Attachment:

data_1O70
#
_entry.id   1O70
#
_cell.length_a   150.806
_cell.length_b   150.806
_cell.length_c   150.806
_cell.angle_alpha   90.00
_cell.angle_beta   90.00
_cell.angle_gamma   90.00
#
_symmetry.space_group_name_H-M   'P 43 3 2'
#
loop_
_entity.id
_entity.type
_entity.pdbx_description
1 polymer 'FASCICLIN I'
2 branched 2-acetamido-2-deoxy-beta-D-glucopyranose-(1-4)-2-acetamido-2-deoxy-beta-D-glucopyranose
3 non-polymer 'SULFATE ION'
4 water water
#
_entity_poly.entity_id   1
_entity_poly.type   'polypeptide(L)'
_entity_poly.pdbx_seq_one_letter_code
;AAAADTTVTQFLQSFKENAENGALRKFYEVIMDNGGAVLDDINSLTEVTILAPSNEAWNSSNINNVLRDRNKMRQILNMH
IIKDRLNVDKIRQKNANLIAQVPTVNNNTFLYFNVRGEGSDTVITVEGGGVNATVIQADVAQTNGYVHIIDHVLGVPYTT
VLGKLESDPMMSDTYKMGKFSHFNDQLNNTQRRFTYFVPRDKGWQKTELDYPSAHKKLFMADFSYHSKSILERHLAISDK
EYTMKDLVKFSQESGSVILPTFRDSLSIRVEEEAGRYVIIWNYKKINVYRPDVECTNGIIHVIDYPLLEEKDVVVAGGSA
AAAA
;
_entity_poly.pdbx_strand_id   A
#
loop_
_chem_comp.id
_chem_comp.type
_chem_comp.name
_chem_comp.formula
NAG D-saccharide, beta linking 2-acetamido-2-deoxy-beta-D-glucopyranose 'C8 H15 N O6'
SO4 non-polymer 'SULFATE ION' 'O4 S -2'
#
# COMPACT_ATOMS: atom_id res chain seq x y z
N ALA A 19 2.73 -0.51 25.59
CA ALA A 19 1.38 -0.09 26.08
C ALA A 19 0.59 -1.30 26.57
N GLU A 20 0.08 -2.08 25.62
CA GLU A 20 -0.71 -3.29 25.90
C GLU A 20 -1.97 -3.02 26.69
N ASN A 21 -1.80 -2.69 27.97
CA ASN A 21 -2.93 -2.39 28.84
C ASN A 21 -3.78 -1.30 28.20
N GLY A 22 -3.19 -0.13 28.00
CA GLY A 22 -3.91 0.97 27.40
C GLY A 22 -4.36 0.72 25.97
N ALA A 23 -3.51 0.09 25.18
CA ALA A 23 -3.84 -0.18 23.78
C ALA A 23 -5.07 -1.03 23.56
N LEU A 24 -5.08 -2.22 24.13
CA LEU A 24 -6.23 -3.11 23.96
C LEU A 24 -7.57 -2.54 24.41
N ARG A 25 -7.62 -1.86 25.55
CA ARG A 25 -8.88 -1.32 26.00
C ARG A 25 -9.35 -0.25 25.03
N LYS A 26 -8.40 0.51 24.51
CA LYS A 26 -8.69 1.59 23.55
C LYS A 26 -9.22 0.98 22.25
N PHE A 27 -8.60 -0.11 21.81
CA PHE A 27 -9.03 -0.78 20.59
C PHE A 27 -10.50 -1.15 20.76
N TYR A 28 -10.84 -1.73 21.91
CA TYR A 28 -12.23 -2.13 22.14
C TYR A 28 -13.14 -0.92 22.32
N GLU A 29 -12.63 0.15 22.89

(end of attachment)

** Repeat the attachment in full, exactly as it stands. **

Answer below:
data_1O70
#
_entry.id   1O70
#
_cell.length_a   150.806
_cell.length_b   150.806
_cell.length_c   150.806
_cell.angle_alpha   90.00
_cell.angle_beta   90.00
_cell.angle_gamma   90.00
#
_symmetry.space_group_name_H-M   'P 43 3 2'
#
loop_
_entity.id
_entity.type
_entity.pdbx_description
1 polymer 'FASCICLIN I'
2 branched 2-acetamido-2-deoxy-beta-D-glucopyranose-(1-4)-2-acetamido-2-deoxy-beta-D-glucopyranose
3 non-polymer 'SULFATE ION'
4 water water
#
_entity_poly.entity_id   1
_entity_poly.type   'polypeptide(L)'
_entity_poly.pdbx_seq_one_letter_code
;AAAADTTVTQFLQSFKENAENGALRKFYEVIMDNGGAVLDDINSLTEVTILAPSNEAWNSSNINNVLRDRNKMRQILNMH
IIKDRLNVDKIRQKNANLIAQVPTVNNNTFLYFNVRGEGSDTVITVEGGGVNATVIQADVAQTNGYVHIIDHVLGVPYTT
VLGKLESDPMMSDTYKMGKFSHFNDQLNNTQRRFTYFVPRDKGWQKTELDYPSAHKKLFMADFSYHSKSILERHLAISDK
EYTMKDLVKFSQESGSVILPTFRDSLSIRVEEEAGRYVIIWNYKKINVYRPDVECTNGIIHVIDYPLLEEKDVVVAGGSA
AAAA
;
_entity_poly.pdbx_strand_id   A
#
loop_
_chem_comp.id
_chem_comp.type
_chem_comp.name
_chem_comp.formula
NAG D-saccharide, beta linking 2-acetamido-2-deoxy-beta-D-glucopyranose 'C8 H15 N O6'
SO4 non-polymer 'SULFATE ION' 'O4 S -2'
#
# COMPACT_ATOMS: atom_id res chain seq x y z
N ALA A 19 2.73 -0.51 25.59
CA ALA A 19 1.38 -0.09 26.08
C ALA A 19 0.59 -1.30 26.57
N GLU A 20 0.08 -2.08 25.62
CA GLU A 20 -0.71 -3.29 25.90
C GLU A 20 -1.97 -3.02 26.69
N ASN A 21 -1.80 -2.69 27.97
CA ASN A 21 -2.93 -2.39 28.84
C ASN A 21 -3.78 -1.30 28.20
N GLY A 22 -3.19 -0.13 28.00
CA GLY A 22 -3.91 0.97 27.40
C GLY A 22 -4.36 0.72 25.97
N ALA A 23 -3.51 0.09 25.18
CA ALA A 23 -3.84 -0.18 23.78
C ALA A 23 -5.07 -1.03 23.56
N LEU A 24 -5.08 -2.22 24.13
CA LEU A 24 -6.23 -3.11 23.96
C LEU A 24 -7.57 -2.54 24.41
N ARG A 25 -7.62 -1.86 25.55
CA ARG A 25 -8.88 -1.32 26.00
C ARG A 25 -9.35 -0.25 25.03
N LYS A 26 -8.40 0.51 24.51
CA LYS A 26 -8.69 1.59 23.55
C LYS A 26 -9.22 0.98 22.25
N PHE A 27 -8.60 -0.11 21.81
CA PHE A 27 -9.03 -0.78 20.59
C PHE A 27 -10.50 -1.15 20.76
N TYR A 28 -10.84 -1.73 21.91
CA TYR A 28 -12.23 -2.13 22.14
C TYR A 28 -13.14 -0.92 22.32
N GLU A 29 -12.63 0.15 22.89